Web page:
This is still a strange story, although it certainly is entertaining. I’m not quite sure what Elliot’s little scene was all about, but then Elliot is odd, even by the standards of the rabbits here. This issue set up the ending with Annette beautifully. I like Asuka as a character, but it felt here like she was mainly being played up for the joke, which made me feel a bit uncomfortable, and I do hope there’s more to her character than just that.

SPARE AND STYLIZED

I still haven’t completely gotten used to how bug-eyed many of the characters are in this book. That said, I like how all the rabbits have their own very distinct looks that fit their characters. Annette’s ears both flop over to the same side, like a swoopy hairdo, and she has a big furry ruff at her neck. Frankie has some stripes and a V at his neck that are suggestive of his wearing a sweater. Asuka has a forelock, a sort of pink bow at her neck, and really pretty green eyes. They may not look like rabbits, but they all have a lot of personality. Granted, it’s often dysfunctional, but so far that just makes them interesting.

The backgrounds are a study in contrasts. Some of them are beautifully detailed, such as the interior of the treehouse. Asuka has some furnishings – a table, a chest of drawers, a lamp, etc. – and the trunk of the tree is decorated in strings of lights. The outer yard with its several rabbit hutches also has a lot of detail and character. But other scenes, such as the interiors of both the rabbit hutch and Agatha’s house, are very spare, with just enough scenery to get the idea of where we are.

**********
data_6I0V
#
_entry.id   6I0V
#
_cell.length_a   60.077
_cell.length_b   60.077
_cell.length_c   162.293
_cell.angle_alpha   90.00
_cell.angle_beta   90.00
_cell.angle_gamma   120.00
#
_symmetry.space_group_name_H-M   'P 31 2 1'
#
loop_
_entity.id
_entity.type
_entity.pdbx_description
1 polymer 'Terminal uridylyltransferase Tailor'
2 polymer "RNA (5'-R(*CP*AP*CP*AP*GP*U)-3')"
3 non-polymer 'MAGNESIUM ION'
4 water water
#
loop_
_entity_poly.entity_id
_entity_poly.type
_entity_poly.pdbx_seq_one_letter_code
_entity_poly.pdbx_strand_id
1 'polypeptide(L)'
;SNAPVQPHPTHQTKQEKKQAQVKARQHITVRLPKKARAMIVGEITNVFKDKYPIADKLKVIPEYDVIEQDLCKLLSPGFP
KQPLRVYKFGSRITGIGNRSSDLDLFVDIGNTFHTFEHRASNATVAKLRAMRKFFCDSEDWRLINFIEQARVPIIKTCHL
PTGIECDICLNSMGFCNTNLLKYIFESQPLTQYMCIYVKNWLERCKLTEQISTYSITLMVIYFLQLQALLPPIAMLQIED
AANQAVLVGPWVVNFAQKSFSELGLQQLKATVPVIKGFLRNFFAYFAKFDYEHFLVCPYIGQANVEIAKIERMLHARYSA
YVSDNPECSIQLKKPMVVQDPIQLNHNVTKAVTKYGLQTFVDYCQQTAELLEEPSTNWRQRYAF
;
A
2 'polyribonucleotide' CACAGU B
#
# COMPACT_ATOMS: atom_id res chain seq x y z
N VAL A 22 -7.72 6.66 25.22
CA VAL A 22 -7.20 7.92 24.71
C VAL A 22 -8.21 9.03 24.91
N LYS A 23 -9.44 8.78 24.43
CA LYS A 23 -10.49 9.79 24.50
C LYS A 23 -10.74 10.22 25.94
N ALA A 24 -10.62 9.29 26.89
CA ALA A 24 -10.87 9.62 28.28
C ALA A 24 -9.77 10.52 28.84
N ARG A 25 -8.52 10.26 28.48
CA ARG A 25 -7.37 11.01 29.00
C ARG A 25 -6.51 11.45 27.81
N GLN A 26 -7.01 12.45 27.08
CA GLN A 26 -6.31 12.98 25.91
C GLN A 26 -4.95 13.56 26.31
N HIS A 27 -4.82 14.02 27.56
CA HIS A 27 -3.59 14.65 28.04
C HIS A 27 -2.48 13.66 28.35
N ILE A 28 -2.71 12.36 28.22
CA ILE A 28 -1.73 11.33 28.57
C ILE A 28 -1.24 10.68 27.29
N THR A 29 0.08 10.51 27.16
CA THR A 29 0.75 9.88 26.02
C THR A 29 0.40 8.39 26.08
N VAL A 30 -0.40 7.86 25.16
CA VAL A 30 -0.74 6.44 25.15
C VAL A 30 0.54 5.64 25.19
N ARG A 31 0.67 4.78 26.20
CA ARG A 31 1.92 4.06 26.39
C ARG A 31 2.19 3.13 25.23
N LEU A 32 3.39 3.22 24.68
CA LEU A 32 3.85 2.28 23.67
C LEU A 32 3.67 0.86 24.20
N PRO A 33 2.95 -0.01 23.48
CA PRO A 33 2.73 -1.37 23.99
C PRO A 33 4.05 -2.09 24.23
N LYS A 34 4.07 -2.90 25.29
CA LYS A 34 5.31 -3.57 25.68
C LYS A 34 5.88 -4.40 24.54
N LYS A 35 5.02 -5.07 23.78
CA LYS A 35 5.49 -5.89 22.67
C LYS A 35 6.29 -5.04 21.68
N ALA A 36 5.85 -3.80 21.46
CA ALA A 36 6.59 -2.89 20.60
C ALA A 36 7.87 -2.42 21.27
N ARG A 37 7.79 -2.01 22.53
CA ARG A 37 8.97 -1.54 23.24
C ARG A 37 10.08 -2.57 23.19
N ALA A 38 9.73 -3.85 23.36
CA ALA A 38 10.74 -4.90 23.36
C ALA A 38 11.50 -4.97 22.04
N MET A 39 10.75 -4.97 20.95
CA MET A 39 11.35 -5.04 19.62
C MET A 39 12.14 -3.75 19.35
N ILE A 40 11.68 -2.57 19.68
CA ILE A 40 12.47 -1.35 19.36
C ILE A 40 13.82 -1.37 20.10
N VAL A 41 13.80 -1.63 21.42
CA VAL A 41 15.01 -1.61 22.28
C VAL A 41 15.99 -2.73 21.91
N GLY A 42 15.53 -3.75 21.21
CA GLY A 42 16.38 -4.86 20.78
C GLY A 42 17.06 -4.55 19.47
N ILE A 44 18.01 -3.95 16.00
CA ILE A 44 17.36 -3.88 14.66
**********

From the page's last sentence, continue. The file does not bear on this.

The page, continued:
BOTTOM LINE: NOT YOUR EVERYDAY TALKING RABBIT STORY

I have to admit I am still intrigued by Auntie Agatha’s Home for Wayward Rabbits #2. It is just such a weird story with unusual characters many of whom, by virtue of their individual pathologies, seem to contribute to the plot almost randomly. While the story of someone trying to swindle the old lady out of her home may not be new, the characters attempting to solve the problems are so troubled themselves that the story gains new and interesting tensions.

Auntie Agatha’s Home for Wayward Rabbits

67%
67%
Not Your Everyday Talking Rabbit Story

I have to admit I am still intrigued by Auntie Agatha’s Home for Wayward Rabbits #2. It is just such a weird story with unusual characters many of whom, by virtue of their individual pathologies, seem to contribute to the plot almost randomly. While the story of someone trying to swindle the old lady out of her home may not be new, the characters attempting to solve the problems are so troubled themselves that the story gains new and interesting tensions.

  • Writing
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  • Art
    7
  • Coloring
    7
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By day, she’s a mild-mannered bureaucrat and Ms. Know-It-All. By night, she’s a dance teacher and RPG player (although admittedly not on the same nights). On the weekends, she may be found judging Magic, playing Guild Wars 2 (badly), or following other creative pursuits. Holy Lack of Copious Free Time, Batman! While she’s always wished she had teleportation as her superpower, she suspects that super-speed would be much more practical because then she’d have time to finish up those steampunk costumes she’s also working on.